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Informative Writing: Informative Article (IA1) What is Informative Writing?

Writing Teaching Point(s):


• Students will be introduced to informative texts.
• Students will understand that the purpose of an informative article is to inform and
that it contains factual information.
• Students will identify main ideas and details in several informative articles.

Standard(s):
W.3.2 Write informative/explanatory texts to examine a topic and convey ideas and
information clearly.

Materials:
• Mentor Text-Life on the Ice Journeys
• Anchor chart on Informative Writing (example attached at end of lesson)

Connection:
“Recently we wrote fictional narratives. Remember writers, the structure of a fictional narrative
is beginning, middle and an end. This week we will begin a different type of writing called
informative writing.”
(Post and point to chart as you explain informative writing).
“Informative writing always informs the reader. There are lots of different types of
informative such as a biography, a report, and a how to. We have read some informative
pieces this year such as…”

(Explain to students that each one of these authors (of the informative texts) wrote to inform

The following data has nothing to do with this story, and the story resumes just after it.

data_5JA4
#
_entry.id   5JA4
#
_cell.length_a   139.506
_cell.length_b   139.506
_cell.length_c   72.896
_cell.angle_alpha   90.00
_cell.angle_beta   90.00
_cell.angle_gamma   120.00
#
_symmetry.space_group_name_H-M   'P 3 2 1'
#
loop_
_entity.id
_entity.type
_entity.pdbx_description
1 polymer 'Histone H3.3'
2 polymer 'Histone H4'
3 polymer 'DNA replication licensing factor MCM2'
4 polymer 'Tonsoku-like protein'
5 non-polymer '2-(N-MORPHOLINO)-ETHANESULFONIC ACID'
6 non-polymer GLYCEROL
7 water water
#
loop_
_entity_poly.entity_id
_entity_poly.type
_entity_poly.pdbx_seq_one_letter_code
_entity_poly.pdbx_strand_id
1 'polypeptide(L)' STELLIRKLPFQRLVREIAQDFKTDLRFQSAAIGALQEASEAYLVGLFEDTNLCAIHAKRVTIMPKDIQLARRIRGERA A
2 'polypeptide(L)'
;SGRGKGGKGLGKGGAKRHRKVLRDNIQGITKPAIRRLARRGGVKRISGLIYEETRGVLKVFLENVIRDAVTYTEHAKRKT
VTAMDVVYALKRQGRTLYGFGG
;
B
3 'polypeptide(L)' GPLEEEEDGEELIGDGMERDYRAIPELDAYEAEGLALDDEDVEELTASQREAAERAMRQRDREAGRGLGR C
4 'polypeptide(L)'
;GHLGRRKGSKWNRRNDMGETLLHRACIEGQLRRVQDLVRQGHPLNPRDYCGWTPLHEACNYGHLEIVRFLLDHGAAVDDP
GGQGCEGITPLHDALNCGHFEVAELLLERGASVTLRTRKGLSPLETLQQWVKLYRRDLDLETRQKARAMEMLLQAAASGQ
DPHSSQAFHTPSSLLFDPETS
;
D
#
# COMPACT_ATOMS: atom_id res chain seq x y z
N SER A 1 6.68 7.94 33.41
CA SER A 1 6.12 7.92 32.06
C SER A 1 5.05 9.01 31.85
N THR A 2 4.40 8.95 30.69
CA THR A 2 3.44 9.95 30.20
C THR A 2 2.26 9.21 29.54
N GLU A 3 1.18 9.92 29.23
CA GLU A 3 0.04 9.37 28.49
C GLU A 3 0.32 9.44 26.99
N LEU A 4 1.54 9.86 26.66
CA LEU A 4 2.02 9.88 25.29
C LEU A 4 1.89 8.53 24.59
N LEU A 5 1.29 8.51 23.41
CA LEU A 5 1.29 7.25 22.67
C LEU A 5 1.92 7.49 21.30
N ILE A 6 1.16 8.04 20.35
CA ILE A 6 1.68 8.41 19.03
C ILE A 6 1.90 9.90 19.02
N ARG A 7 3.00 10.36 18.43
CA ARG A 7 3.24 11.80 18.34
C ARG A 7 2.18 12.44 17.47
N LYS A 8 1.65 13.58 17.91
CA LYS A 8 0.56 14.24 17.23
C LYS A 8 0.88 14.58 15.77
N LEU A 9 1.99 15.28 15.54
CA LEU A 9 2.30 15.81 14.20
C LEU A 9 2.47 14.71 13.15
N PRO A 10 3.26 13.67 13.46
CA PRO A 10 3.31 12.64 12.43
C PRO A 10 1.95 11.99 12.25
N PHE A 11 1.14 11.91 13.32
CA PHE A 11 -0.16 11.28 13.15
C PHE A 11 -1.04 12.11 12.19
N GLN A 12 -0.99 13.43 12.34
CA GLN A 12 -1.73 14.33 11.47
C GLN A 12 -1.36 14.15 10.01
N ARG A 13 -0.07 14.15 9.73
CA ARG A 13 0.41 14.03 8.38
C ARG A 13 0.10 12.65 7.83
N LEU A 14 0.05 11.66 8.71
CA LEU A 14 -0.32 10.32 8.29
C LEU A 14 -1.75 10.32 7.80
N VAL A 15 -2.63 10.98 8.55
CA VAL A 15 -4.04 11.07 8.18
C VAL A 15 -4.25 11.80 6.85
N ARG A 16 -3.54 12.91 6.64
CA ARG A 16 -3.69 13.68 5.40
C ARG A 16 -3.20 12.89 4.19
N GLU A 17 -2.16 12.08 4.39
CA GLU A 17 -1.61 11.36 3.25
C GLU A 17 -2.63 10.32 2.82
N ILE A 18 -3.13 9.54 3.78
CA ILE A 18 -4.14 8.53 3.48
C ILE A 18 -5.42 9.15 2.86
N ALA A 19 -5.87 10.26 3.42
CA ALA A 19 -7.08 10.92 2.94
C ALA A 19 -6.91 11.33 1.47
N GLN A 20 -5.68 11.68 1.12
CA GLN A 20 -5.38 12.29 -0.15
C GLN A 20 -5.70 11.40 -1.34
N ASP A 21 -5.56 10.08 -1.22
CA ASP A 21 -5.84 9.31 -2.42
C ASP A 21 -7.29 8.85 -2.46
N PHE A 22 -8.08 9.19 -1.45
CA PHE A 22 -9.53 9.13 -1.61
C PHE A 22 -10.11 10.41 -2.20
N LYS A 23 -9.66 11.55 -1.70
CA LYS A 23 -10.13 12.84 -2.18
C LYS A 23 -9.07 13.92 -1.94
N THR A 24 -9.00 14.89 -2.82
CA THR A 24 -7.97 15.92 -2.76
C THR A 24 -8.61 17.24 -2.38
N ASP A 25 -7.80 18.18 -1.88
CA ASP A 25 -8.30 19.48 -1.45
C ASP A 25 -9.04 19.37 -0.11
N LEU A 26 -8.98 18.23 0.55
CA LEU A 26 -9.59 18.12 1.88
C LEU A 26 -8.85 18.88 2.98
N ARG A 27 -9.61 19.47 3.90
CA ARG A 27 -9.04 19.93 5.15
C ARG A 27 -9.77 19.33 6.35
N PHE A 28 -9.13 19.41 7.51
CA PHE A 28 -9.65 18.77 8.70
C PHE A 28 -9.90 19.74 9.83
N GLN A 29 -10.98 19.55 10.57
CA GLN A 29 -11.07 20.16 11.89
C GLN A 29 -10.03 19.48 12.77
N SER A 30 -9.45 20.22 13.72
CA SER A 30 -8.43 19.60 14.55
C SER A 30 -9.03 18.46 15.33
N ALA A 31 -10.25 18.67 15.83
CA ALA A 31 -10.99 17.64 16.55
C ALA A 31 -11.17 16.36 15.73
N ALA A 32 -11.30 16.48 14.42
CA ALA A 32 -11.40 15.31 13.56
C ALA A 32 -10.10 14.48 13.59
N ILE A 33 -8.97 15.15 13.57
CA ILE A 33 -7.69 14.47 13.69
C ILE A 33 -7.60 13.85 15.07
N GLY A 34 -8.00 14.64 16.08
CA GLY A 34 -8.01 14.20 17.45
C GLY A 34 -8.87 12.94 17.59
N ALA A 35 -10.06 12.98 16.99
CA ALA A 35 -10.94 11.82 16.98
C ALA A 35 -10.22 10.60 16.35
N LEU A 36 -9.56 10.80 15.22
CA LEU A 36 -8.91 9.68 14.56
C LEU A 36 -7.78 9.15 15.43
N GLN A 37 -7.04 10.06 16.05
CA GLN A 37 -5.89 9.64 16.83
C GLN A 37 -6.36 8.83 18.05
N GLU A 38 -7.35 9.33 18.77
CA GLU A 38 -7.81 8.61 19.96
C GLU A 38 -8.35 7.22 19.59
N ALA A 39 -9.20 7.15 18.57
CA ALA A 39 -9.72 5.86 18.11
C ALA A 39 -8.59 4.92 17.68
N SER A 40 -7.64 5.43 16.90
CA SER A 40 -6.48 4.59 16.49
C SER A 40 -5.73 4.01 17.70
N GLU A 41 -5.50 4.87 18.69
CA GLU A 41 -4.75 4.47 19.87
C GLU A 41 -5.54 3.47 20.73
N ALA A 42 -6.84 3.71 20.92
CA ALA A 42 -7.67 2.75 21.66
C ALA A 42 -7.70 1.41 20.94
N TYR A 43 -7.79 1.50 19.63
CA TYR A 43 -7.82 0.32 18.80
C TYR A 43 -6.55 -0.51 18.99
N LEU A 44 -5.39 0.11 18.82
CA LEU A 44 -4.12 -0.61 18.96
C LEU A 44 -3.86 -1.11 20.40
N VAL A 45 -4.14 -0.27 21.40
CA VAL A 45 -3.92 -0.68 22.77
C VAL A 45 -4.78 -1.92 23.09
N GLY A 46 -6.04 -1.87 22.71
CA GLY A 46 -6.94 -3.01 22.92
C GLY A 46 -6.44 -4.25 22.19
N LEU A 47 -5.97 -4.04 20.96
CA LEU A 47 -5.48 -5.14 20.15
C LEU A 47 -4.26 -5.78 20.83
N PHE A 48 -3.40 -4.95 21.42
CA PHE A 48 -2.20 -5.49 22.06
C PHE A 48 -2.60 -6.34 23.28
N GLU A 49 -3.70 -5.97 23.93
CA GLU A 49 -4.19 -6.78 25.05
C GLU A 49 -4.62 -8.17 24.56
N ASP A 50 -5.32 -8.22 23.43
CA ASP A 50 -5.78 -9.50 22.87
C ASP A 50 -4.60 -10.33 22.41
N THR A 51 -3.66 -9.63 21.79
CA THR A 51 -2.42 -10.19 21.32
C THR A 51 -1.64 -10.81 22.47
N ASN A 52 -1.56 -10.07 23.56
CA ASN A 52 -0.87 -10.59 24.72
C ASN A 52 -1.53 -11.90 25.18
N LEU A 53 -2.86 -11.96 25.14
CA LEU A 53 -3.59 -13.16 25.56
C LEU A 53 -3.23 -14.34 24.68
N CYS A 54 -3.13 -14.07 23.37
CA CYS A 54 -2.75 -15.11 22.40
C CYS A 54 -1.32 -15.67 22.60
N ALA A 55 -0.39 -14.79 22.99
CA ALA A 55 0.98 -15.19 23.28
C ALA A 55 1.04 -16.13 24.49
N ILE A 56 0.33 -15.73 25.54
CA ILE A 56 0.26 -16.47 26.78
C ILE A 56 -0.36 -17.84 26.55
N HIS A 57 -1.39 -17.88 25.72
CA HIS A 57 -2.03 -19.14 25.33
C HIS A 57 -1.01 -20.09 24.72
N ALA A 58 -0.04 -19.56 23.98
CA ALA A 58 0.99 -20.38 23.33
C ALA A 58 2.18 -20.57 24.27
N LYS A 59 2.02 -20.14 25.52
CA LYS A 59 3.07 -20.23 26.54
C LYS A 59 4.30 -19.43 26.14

the reader about a particular topic using factual information.)

“The type of informative we will write is an informative piece article. Have you heard the word
‘article’ before? (Make connection to newspaper or magazine articles.) In this unit, we are going
to write about interesting places to live.
Pass out the writing assignment and discuss with students.

Active Engagement (guided practice):


Teacher and student read examples of an informative article.
“We have recently read an article like this: Life on the Ice. While we re-read, think about the
author’s purpose and the information he or she has given the reader.”

Active Engagement (guided practice):


After reading, ask students to think about the author’s purpose and the information explained.
Discuss in partners. Then with whole class. “Now partners, share what you think is the
author’s purpose and tell the factual information explained.”
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So you can see that in an informative article the author has a main idea and gives details to
support his main ideas.” Connect for students how the author has a main idea related to the
topic as well as details to illustrate the main idea.
Repeat process with student example. Continue using the language of ‘main idea’ and ‘details’ to
prepare students for the graphic organizer they will use in a later lesson.

Link to Independent Practice:


“As writers, it is important to understand the structure of an information article. Today, I
want you to find some examples of informative texts in you anthology. After you have
found one, share at your table:
• The title
• How you know it is informative?
• The information shared.
Everyone at your table find an example of an informative text. See if you can all find a different
one, there are plenty of examples in your book.”

Closure:
Summarize informative chart. Reteach the idea that factual information in an informative
article contains at least one main idea and the details that support it.
“Tomorrow we will begin to think about possible topics for our informative articles. Writers,
be thinking today and tonight about places you know well or want to learn more about.